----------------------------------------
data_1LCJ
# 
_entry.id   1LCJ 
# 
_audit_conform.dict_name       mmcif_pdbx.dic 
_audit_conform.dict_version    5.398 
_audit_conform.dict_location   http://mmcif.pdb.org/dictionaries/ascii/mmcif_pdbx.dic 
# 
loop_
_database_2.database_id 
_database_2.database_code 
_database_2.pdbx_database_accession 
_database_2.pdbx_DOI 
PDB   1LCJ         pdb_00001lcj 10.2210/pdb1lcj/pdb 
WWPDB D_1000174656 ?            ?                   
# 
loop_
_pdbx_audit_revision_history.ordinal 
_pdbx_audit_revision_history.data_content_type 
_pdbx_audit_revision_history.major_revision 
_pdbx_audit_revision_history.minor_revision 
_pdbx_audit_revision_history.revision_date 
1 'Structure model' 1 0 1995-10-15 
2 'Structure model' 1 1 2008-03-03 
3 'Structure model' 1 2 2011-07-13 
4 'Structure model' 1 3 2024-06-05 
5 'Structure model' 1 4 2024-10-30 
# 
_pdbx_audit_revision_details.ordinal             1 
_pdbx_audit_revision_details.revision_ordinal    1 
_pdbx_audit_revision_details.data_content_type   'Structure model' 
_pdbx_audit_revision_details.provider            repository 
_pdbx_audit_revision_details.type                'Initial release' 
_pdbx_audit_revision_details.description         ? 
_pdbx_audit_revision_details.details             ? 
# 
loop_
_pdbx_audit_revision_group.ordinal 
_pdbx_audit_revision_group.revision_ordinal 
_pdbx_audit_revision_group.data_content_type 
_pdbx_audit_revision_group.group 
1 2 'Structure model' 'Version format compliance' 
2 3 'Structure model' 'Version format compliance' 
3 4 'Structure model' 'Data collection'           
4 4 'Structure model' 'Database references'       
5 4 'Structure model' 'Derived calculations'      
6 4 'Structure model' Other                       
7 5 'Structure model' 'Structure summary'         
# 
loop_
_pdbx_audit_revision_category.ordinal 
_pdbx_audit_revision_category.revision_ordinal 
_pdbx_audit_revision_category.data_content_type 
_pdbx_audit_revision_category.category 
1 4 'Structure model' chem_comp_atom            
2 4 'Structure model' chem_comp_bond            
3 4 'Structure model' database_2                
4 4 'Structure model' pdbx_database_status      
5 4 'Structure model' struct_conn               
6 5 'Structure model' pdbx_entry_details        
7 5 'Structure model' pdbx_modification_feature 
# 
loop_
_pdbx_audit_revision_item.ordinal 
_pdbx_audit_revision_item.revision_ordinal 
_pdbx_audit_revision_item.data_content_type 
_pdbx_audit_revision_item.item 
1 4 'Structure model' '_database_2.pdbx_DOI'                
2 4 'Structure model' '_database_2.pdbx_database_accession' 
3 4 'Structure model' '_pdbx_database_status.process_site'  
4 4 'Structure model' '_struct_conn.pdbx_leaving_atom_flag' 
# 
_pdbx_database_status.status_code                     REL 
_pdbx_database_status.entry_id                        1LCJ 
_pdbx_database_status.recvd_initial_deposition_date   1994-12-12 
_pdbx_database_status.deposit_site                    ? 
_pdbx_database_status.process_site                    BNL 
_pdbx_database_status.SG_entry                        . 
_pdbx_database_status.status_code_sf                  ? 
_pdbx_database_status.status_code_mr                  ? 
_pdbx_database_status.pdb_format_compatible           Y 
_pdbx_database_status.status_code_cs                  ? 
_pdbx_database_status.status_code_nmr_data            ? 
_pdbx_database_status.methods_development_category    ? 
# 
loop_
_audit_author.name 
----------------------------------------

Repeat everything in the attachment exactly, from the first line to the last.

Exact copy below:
data_1LCJ
# 
_entry.id   1LCJ 
# 
_audit_conform.dict_name       mmcif_pdbx.dic 
_audit_conform.dict_version    5.398 
_audit_conform.dict_location   http://mmcif.pdb.org/dictionaries/ascii/mmcif_pdbx.dic 
# 
loop_
_database_2.database_id 
_database_2.database_code 
_database_2.pdbx_database_accession 
_database_2.pdbx_DOI 
PDB   1LCJ         pdb_00001lcj 10.2210/pdb1lcj/pdb 
WWPDB D_1000174656 ?            ?                   
# 
loop_
_pdbx_audit_revision_history.ordinal 
_pdbx_audit_revision_history.data_content_type 
_pdbx_audit_revision_history.major_revision 
_pdbx_audit_revision_history.minor_revision 
_pdbx_audit_revision_history.revision_date 
1 'Structure model' 1 0 1995-10-15 
2 'Structure model' 1 1 2008-03-03 
3 'Structure model' 1 2 2011-07-13 
4 'Structure model' 1 3 2024-06-05 
5 'Structure model' 1 4 2024-10-30 
# 
_pdbx_audit_revision_details.ordinal             1 
_pdbx_audit_revision_details.revision_ordinal    1 
_pdbx_audit_revision_details.data_content_type   'Structure model' 
_pdbx_audit_revision_details.provider            repository 
_pdbx_audit_revision_details.type                'Initial release' 
_pdbx_audit_revision_details.description         ? 
_pdbx_audit_revision_details.details             ? 
# 
loop_
_pdbx_audit_revision_group.ordinal 
_pdbx_audit_revision_group.revision_ordinal 
_pdbx_audit_revision_group.data_content_type 
_pdbx_audit_revision_group.group 
1 2 'Structure model' 'Version format compliance' 
2 3 'Structure model' 'Version format compliance' 
3 4 'Structure model' 'Data collection'           
4 4 'Structure model' 'Database references'       
5 4 'Structure model' 'Derived calculations'      
6 4 'Structure model' Other                       
7 5 'Structure model' 'Structure summary'         
# 
loop_
_pdbx_audit_revision_category.ordinal 
_pdbx_audit_revision_category.revision_ordinal 
_pdbx_audit_revision_category.data_content_type 
_pdbx_audit_revision_category.category 
1 4 'Structure model' chem_comp_atom            
2 4 'Structure model' chem_comp_bond            
3 4 'Structure model' database_2                
4 4 'Structure model' pdbx_database_status      
5 4 'Structure model' struct_conn               
6 5 'Structure model' pdbx_entry_details        
7 5 'Structure model' pdbx_modification_feature 
# 
loop_
_pdbx_audit_revision_item.ordinal 
_pdbx_audit_revision_item.revision_ordinal 
_pdbx_audit_revision_item.data_content_type 
_pdbx_audit_revision_item.item 
1 4 'Structure model' '_database_2.pdbx_DOI'                
2 4 'Structure model' '_database_2.pdbx_database_accession' 
3 4 'Structure model' '_pdbx_database_status.process_site'  
4 4 'Structure model' '_struct_conn.pdbx_leaving_atom_flag' 
# 
_pdbx_database_status.status_code                     REL 
_pdbx_database_status.entry_id                        1LCJ 
_pdbx_database_status.recvd_initial_deposition_date   1994-12-12 
_pdbx_database_status.deposit_site                    ? 
_pdbx_database_status.process_site                    BNL 
_pdbx_database_status.SG_entry                        . 
_pdbx_database_status.status_code_sf                  ? 
_pdbx_database_status.status_code_mr                  ? 
_pdbx_database_status.pdb_format_compatible           Y 
_pdbx_database_status.status_code_cs                  ? 
_pdbx_database_status.status_code_nmr_data            ? 
_pdbx_database_status.methods_development_category    ? 
# 
loop_
_audit_author.name 